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Now McCain Is a ‘Hero’ to Trump

President praises Arizona Republican’s return to Washington

Arizona Sen. John McCain returns to the Hill on Tuesday to vote on a motion to proceed on the Republican health care legislation. (Chris Maddaloni/CQ Roll Call file photo)
Arizona Sen. John McCain returns to the Hill on Tuesday to vote on a motion to proceed on the Republican health care legislation. (Chris Maddaloni/CQ Roll Call file photo)

Washington is showering its praises on Sen. John McCain for returning to the Capitol onTuesday to vote on the Senate’s motion to proceed on the bill to dismantle the 2010 health care law, a week after he was diagnosed with glioblastoma, an often fatal form of brain cancer.

Leading the charge on Tuesday morning was President Donald Trump, who once belittled the Arizona Republican for being shot down and captured during the Vietnam War.

The president tweeted Tuesday that it was “So great that John McCain is coming back to vote,” calling him “brave” and an “American hero.”

Trump and McCain have butted heads over the former’s brash rhetoric on the campaign trail and his hard stance against immigration since Trump thrust himself onto the national political scene as a legitimate presidential candidate in 2015 .

In July 2015, Trump, then just an outsider candidate for the Republican nomination, told a crowd at a campaign event in Ames, Iowa, that McCain was “not a war hero.”

“He was a war hero because he was captured. I like people who weren’t captured,” the candidate said.

When Trump signed the first iteration of his executive order travel ban against citizens of seven majority-Muslim countries in the Middle East and Africa in January, McCain was on the front line of lawmakers pushing back against the ban.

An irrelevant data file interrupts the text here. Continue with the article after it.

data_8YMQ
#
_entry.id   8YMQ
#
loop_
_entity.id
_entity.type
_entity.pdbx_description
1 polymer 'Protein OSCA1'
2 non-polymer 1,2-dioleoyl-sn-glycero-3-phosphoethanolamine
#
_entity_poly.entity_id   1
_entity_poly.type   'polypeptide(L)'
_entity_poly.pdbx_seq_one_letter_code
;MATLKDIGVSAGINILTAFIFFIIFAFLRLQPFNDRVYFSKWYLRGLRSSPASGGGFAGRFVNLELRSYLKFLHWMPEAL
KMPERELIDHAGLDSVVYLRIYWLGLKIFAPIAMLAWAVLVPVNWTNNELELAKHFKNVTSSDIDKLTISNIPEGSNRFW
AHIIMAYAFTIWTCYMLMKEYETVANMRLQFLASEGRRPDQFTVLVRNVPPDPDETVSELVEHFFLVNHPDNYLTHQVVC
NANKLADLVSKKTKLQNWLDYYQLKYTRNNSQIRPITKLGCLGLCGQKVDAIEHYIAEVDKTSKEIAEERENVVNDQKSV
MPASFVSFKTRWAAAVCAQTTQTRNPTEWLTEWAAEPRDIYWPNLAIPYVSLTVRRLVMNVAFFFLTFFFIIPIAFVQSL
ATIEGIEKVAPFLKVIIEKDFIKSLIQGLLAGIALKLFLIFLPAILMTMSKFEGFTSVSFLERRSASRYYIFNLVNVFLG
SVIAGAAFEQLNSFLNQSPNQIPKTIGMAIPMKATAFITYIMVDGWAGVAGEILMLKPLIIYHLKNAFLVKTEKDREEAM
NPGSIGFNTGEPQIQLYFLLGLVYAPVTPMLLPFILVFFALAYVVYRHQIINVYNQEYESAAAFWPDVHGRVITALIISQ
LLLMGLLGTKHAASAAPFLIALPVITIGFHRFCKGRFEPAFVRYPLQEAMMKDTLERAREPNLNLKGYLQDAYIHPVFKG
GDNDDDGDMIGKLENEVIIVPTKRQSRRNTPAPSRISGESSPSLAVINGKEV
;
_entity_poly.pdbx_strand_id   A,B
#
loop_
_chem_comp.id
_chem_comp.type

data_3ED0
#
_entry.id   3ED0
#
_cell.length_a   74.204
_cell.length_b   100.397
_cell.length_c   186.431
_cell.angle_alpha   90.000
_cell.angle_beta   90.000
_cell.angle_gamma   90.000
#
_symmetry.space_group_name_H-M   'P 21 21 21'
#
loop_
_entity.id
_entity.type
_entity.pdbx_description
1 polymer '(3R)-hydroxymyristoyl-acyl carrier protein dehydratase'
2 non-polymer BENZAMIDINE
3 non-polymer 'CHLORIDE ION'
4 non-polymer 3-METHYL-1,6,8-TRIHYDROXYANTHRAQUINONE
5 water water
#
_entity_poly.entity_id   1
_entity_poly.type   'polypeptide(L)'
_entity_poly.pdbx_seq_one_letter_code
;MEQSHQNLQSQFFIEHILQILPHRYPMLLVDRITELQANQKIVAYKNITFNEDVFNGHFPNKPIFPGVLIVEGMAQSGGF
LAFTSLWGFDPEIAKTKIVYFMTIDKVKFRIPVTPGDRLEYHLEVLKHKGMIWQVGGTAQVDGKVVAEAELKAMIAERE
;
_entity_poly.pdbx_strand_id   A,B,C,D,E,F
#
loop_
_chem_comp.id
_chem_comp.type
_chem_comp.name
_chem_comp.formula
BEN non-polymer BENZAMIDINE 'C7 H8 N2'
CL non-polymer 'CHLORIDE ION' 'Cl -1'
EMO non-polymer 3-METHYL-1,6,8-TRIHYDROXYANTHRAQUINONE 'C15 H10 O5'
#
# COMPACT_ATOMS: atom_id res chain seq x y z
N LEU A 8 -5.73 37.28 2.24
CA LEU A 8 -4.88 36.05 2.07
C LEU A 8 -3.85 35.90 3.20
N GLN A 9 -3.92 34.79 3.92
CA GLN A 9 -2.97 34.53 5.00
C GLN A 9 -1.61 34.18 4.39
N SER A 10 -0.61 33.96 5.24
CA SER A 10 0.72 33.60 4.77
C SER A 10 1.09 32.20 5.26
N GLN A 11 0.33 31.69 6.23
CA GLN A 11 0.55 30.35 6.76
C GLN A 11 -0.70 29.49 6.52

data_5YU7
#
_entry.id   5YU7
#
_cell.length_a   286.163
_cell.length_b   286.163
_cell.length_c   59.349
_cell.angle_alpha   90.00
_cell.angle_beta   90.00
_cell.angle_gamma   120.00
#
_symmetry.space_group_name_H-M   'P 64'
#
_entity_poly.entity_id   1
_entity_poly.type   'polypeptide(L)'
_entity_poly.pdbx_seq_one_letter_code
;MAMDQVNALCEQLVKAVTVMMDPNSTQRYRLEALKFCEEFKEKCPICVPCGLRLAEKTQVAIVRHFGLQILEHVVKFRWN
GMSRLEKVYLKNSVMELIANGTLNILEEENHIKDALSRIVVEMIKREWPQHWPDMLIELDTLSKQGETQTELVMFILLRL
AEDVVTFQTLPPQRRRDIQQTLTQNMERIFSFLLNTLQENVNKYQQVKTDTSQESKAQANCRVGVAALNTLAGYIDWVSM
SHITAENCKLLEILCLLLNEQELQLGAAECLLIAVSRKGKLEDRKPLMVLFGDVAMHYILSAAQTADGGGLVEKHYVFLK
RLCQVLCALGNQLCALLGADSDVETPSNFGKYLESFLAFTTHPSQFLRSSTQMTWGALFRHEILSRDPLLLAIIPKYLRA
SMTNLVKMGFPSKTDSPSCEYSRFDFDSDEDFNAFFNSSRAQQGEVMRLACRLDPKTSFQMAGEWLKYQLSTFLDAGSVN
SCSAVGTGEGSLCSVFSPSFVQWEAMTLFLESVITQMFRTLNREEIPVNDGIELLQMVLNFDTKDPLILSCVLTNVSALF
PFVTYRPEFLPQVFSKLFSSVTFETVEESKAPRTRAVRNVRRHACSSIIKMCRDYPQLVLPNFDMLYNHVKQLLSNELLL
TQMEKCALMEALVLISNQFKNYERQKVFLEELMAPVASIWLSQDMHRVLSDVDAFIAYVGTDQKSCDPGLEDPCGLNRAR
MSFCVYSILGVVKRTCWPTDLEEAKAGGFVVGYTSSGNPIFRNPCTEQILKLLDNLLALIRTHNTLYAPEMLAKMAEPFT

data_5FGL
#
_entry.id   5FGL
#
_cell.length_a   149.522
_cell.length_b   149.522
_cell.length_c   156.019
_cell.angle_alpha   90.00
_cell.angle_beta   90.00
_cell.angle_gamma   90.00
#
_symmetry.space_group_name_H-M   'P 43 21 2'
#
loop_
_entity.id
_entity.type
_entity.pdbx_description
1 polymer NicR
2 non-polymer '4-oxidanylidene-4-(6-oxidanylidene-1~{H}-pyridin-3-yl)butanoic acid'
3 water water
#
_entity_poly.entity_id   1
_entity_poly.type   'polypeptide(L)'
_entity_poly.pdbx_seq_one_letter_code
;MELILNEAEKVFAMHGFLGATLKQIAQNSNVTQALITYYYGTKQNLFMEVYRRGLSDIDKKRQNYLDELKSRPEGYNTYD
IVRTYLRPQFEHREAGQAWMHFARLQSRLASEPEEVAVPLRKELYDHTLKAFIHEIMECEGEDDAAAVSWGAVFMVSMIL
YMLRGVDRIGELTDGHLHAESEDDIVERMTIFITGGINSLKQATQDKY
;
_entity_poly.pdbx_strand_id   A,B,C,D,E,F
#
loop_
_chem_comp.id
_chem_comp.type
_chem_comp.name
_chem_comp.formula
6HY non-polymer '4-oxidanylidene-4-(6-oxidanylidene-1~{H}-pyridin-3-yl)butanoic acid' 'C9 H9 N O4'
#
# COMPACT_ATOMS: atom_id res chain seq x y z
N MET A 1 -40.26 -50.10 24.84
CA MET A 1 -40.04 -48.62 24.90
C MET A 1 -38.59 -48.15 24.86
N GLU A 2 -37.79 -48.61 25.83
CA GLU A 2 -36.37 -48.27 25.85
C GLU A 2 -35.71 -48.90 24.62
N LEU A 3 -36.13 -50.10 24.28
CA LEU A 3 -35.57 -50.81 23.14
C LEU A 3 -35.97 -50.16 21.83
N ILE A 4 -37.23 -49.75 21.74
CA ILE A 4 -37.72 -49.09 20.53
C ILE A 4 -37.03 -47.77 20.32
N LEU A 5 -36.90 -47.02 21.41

“We fear this executive order will become a self-inflicted wound in the fight against terrorism,” McCain said in a joint statement with Sen. Lindsey Graham, R-S.C.

“Our most important allies in the fight against ISIL are the vast majority of Muslims who reject its apocalyptic ideology of hatred,” the statement continued, in a reference to the Islamic State terrorist group. “This executive order sends a signal, intended or not, that America does not want Muslims coming into our country. That is why we fear this executive order may do more to help terrorist recruitment than improve our security.”

McCain has voted with the president’s position 90.5 percent of the time since Trump’s inauguration in January, according to But that is the third-lowest mark among Republicans, trailing only Sens. Rand Paul of Kentucky and Susan Collins of Maine.

The longtime Arizona senator has also criticized Trump on foreign policy, as recently as Monday, tweeting that a Washington Post story headlined “The Trump team is repeating Obama’s mistakes in Syria” was a “must-read.”

In a Monday statement, McCain’s office said the senator “looks forward to returning to the United States Senate tomorrow to continue working on important legislation, including health care reform, the National Defense Authorization Act, and new sanctions on Russia, Iran and North Korea.”

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